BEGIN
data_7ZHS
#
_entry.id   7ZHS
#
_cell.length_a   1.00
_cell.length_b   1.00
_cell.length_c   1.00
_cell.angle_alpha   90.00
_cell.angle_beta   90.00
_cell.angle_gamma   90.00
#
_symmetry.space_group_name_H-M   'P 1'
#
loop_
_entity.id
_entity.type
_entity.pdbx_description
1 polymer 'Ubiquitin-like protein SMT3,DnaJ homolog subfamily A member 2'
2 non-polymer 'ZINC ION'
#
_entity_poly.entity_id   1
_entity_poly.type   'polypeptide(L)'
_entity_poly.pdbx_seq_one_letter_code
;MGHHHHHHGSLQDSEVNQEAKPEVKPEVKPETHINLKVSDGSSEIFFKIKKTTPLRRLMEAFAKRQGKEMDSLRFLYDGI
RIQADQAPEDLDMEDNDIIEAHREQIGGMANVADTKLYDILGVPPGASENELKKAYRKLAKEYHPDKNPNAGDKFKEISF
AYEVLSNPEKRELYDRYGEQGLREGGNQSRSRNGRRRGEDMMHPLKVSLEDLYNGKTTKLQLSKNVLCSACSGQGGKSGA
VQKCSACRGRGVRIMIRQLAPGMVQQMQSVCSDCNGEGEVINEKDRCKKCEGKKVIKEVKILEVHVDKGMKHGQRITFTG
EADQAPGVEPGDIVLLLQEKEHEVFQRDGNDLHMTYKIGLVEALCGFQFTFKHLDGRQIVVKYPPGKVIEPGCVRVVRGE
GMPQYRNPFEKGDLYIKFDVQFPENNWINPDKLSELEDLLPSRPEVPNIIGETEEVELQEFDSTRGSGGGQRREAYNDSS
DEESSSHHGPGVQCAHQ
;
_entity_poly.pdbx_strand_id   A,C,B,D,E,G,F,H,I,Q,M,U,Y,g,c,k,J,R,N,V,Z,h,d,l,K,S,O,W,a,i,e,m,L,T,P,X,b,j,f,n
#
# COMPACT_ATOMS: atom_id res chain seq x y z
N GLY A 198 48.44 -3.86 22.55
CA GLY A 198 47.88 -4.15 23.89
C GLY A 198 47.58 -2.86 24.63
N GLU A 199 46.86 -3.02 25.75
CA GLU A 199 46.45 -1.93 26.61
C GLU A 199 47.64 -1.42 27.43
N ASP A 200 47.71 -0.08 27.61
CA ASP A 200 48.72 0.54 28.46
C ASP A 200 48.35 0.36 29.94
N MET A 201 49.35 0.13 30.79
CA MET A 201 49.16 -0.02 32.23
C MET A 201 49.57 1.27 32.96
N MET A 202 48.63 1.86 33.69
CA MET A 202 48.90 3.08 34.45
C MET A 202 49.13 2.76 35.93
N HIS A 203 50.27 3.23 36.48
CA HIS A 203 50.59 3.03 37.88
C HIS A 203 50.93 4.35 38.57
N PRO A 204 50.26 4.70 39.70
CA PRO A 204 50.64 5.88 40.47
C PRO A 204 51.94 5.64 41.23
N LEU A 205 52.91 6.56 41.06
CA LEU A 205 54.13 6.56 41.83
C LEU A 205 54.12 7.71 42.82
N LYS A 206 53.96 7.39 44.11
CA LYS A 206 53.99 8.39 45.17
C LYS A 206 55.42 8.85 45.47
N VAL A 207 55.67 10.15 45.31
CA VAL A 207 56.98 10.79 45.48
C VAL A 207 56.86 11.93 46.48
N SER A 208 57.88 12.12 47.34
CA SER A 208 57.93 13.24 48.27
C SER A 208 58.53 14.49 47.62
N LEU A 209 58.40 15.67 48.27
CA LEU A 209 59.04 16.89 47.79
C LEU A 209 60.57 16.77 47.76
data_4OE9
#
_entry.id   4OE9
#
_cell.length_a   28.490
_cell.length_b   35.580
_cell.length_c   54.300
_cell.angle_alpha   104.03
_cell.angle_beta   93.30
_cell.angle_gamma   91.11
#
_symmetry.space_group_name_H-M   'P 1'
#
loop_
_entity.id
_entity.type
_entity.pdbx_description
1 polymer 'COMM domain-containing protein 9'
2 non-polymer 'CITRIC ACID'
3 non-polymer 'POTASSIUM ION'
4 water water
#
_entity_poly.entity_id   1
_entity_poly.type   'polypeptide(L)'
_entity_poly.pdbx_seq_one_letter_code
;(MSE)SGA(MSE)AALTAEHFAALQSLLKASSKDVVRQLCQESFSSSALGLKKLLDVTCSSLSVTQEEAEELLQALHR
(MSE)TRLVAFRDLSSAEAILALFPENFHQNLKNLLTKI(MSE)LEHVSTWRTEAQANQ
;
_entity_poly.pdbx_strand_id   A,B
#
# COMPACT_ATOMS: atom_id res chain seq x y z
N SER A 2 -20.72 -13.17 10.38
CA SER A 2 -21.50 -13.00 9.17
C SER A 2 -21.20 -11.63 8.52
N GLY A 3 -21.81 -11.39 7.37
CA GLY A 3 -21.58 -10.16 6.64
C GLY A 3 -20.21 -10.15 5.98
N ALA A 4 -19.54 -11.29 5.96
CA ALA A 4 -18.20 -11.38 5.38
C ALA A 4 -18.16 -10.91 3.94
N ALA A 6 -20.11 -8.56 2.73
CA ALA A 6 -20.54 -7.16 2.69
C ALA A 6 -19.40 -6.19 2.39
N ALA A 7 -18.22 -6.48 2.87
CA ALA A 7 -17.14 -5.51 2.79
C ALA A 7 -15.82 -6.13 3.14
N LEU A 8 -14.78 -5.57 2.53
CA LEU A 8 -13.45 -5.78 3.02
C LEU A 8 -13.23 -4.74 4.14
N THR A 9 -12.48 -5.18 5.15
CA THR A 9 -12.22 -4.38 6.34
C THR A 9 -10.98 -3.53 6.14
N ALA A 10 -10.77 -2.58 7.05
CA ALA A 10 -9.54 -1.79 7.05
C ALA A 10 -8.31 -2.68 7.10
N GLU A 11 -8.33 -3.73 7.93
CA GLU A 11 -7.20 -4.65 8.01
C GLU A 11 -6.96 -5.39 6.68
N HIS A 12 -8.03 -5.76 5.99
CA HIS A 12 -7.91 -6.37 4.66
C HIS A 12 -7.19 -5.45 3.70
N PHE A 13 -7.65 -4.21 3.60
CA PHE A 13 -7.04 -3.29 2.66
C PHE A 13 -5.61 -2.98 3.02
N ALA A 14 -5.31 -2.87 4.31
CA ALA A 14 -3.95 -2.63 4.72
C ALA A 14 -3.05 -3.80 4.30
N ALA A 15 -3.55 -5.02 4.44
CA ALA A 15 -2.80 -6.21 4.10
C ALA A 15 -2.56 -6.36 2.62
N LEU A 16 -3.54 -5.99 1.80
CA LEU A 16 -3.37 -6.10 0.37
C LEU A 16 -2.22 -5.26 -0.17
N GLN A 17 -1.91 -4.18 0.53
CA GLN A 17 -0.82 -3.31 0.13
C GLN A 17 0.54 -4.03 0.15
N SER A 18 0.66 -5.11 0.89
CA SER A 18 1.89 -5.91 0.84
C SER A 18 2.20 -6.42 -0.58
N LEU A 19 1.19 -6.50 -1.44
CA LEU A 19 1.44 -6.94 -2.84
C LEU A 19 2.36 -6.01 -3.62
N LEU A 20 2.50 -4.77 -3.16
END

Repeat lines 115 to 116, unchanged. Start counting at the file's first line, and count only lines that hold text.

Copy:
CA ALA A 7 -17.14 -5.51 2.79
C ALA A 7 -15.82 -6.13 3.14